When our four hours with the hanbok was up, we decided to head back to Seoul and drop by Cheonggyecheon. We headed to the jump off at Cheonggye Plaza and the way there was quite a nice sight too.
Cheonggyecheon Stream is actually quite a popular spot for Korean dramas. I swear South Korea has a way of turning abandoned spaces into something everyone can enjoy. This stream used to be a hidden waterway which was initially covered because it was an eyesore and collected trash, but they renovated it and opened it for the public’s indulgence by 2005. Now I can’t imagine anyone littering here as it is quite clean when we went. I was honestly expecting it to be more green since it was technically already Spring, but I never quite get the season I want. 😛 You can actually walk from Cheonggye Plaza to Myeongdong or even Dongdaemun Plaza, since it was 8.4 km long. However, we just wanted to walk here until we got to Myeongdong.
When we got to Myeongdong, the first thing me and my brother did was look around for snacks that we wanted to try while our sister was eyeing all the BTS merch she could get her hands on. Myeongdong is always a better visit when it’s nearing night time because the place is practically dead before noon. I finally got to try out some of the snacks that I always fail to try because I end up getting full way before I’ve tried everything that looks interesting. I sometimes wish that my stomach was a bottomless pit and that I can get thinner from eating, but it’s unfortunately, not how life works.
For dinner, we ended up heading back to Hongdae and trying out one of the barbecue places. One of the places had Gordon Ramsey’s face plastered on their windows since he went there to eat while he was in Seoul, and we ended up trying it out. We had different kinds of barbecue meat but didn’t really manage to take photos of everything before digging in. What is it about Japanese and Korean cuisine that grilled meat always seem to taste better when cooked that way. Although it’s not even close to being as fantastic as the meal C and I had during my last visit to Seoul, it was still a memorable meal.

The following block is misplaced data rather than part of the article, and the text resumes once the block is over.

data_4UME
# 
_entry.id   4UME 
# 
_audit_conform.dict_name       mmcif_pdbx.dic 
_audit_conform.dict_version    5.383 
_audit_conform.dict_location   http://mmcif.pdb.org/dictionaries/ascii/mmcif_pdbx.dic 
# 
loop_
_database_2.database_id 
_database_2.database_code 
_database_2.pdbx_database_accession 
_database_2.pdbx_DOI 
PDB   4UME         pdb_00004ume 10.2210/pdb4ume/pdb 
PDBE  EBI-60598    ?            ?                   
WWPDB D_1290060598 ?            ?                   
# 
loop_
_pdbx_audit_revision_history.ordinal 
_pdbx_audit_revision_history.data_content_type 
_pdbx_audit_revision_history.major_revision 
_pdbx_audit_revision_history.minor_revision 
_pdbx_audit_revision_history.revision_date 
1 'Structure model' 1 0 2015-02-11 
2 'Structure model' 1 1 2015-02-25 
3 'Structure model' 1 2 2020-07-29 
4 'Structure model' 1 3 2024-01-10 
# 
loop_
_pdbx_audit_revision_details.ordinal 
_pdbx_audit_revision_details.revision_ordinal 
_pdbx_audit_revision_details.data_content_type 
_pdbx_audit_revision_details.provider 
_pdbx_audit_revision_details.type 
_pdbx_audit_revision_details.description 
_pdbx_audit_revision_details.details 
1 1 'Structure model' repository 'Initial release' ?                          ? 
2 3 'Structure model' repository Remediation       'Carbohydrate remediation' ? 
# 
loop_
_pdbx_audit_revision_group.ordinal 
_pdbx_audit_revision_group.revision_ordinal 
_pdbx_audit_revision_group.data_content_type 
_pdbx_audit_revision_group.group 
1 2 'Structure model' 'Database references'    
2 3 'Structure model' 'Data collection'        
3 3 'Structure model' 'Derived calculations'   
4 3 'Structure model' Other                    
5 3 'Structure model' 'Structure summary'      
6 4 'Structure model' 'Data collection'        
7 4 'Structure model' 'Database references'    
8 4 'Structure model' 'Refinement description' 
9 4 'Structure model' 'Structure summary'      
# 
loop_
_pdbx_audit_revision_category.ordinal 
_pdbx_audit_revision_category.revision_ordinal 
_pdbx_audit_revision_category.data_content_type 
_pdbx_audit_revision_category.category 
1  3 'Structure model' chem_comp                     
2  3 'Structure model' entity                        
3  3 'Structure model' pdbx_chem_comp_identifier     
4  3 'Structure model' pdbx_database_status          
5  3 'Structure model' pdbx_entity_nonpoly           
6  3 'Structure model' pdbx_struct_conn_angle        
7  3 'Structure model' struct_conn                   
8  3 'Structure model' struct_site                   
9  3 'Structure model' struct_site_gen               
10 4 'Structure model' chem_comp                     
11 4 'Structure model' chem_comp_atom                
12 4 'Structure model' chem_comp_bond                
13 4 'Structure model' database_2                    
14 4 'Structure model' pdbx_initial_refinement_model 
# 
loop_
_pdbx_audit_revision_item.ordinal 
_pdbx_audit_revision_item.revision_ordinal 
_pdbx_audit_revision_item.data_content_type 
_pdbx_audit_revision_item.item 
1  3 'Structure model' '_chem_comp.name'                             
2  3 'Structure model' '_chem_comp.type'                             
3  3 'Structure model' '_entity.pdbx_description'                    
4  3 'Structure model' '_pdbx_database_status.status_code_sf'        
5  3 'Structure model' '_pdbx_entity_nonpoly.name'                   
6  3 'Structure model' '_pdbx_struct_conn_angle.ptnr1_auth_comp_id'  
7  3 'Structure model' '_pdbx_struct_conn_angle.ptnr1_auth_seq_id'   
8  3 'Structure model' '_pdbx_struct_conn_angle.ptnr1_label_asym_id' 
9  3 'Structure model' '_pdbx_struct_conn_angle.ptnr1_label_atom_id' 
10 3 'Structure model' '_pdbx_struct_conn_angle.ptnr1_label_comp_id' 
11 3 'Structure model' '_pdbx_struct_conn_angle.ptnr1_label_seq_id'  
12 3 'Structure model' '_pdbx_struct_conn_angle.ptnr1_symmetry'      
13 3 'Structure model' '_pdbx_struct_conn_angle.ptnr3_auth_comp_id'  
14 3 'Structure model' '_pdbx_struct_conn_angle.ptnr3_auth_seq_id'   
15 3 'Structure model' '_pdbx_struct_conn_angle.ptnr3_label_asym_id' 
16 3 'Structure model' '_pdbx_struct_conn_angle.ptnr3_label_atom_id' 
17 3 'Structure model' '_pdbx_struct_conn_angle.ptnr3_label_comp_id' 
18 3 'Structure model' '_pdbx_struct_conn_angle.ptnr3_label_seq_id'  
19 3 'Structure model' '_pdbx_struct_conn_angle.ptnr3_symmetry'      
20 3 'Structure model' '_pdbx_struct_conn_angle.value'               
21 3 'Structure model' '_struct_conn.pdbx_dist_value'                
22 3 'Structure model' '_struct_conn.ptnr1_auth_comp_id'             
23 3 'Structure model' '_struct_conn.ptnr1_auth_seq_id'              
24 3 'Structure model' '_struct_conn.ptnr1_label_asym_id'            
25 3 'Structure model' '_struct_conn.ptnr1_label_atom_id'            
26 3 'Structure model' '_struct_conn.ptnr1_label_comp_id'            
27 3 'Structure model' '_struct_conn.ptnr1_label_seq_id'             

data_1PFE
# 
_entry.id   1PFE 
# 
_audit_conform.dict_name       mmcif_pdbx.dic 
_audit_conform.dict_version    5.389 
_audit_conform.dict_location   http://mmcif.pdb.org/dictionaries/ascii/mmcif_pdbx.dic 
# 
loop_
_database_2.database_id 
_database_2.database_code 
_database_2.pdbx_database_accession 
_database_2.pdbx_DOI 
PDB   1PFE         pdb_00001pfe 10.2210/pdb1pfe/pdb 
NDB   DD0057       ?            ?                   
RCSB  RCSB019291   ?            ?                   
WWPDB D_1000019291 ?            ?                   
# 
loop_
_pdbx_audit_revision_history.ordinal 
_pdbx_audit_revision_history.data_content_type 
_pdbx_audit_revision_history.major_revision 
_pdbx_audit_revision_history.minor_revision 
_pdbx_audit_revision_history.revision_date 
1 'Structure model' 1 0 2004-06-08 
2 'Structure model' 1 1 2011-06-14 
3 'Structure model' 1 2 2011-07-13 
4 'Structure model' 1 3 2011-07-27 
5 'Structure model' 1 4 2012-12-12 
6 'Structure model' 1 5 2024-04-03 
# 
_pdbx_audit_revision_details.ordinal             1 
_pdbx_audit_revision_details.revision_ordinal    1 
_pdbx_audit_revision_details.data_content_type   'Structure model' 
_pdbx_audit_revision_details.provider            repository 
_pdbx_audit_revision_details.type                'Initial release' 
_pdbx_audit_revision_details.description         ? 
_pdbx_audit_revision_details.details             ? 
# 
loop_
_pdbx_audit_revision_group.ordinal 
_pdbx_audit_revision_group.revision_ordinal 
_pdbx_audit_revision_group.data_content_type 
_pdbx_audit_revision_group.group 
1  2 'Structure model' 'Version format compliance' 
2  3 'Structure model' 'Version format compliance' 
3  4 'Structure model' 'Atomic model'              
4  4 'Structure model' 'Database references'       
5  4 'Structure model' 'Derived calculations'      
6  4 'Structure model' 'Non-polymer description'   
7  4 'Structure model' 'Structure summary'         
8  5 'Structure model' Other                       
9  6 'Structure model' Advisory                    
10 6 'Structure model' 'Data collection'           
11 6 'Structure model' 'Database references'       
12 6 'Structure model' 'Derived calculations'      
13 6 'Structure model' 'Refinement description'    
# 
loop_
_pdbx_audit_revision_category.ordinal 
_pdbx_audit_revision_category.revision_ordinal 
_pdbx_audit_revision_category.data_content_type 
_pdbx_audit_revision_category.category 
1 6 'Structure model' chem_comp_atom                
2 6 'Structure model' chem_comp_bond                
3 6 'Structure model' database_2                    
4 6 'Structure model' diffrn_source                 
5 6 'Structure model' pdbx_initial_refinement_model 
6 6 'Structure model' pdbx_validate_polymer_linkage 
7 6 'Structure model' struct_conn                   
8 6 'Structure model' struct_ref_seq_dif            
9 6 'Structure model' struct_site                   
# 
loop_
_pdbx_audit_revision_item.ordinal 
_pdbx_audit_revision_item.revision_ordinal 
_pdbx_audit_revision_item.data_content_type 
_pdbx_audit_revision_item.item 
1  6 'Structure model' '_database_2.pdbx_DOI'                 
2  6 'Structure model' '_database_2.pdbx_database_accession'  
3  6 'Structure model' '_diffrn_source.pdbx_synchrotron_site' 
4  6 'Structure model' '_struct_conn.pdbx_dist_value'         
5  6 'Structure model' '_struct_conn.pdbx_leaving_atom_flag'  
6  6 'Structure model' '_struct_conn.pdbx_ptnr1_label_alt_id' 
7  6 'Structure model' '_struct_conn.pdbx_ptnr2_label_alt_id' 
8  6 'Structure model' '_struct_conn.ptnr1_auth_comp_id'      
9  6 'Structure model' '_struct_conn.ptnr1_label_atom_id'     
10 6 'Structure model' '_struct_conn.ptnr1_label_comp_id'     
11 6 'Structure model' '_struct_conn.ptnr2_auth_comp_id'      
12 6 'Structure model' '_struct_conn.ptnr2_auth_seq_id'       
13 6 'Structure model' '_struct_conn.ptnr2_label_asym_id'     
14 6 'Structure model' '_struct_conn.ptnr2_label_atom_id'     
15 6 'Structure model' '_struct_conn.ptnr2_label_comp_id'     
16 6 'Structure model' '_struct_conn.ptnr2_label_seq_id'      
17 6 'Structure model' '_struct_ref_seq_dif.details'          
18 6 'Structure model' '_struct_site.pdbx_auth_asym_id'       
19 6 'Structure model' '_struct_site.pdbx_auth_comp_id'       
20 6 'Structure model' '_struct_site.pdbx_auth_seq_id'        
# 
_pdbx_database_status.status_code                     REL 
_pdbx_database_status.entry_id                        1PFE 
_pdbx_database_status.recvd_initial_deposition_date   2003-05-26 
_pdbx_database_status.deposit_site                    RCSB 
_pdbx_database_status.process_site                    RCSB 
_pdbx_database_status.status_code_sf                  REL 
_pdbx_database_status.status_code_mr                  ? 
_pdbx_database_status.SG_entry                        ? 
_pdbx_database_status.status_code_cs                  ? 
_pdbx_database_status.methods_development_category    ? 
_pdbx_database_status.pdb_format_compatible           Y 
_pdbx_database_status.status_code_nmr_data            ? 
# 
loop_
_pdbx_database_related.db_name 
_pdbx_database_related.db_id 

We were so full from the snacks we ate, and all the meat that we consumed for dinner that we walked around Hongdae to try and help our bodies digest everything.. which led to seeing more snacks to try, and eating some more. I never fail to gain weight whenever I visit Seoul. We also did a bit more damage to our wallets by doing some more shopping while we’re at it. First my tummy, then my wallet. What are you doing to me, South Korea?
And that’s it for our fourth day in Seoul. It’s not as eventful as the previous ones, but it definitely was not the worst day I’ve had in Seoul. Haha! Once again, I’m really sorry for not being able to keep this blog up to date. The remaining posts about Seoul will probably be out a week or so from publishing this because finding the time to sit down and string sentences together to make something barely coherent is just not in the cards right now. How is everyone, though? I hope you’re all doing well. You guys have all my gratitude for always reading my random ramblings about life, and managing to read through this one too. Have a happy weekend! 🙂
6 thoughts on “Seoul Spring 2018 || Korean Folk Village + Cheonggyecheon Stream”
I am sorry to hear that you haven’t been feeling well. Hope you’ll make a full recovery soon.
I love how you take advantage of your trips and check out all sorts of places. I love how everyone was all dressed up! Glad you enjoyed your time :).
Nancy ♥ exquisitely.me
Thank you, Nancy! 🙂
Hi, the hanbok rental shop is it near the korean folk village ?
Hi Liyana, yes. It is right outside the village 🙂
How much again is the rental for royalty hanbok?
Hi, 15000 won/4 hours of use.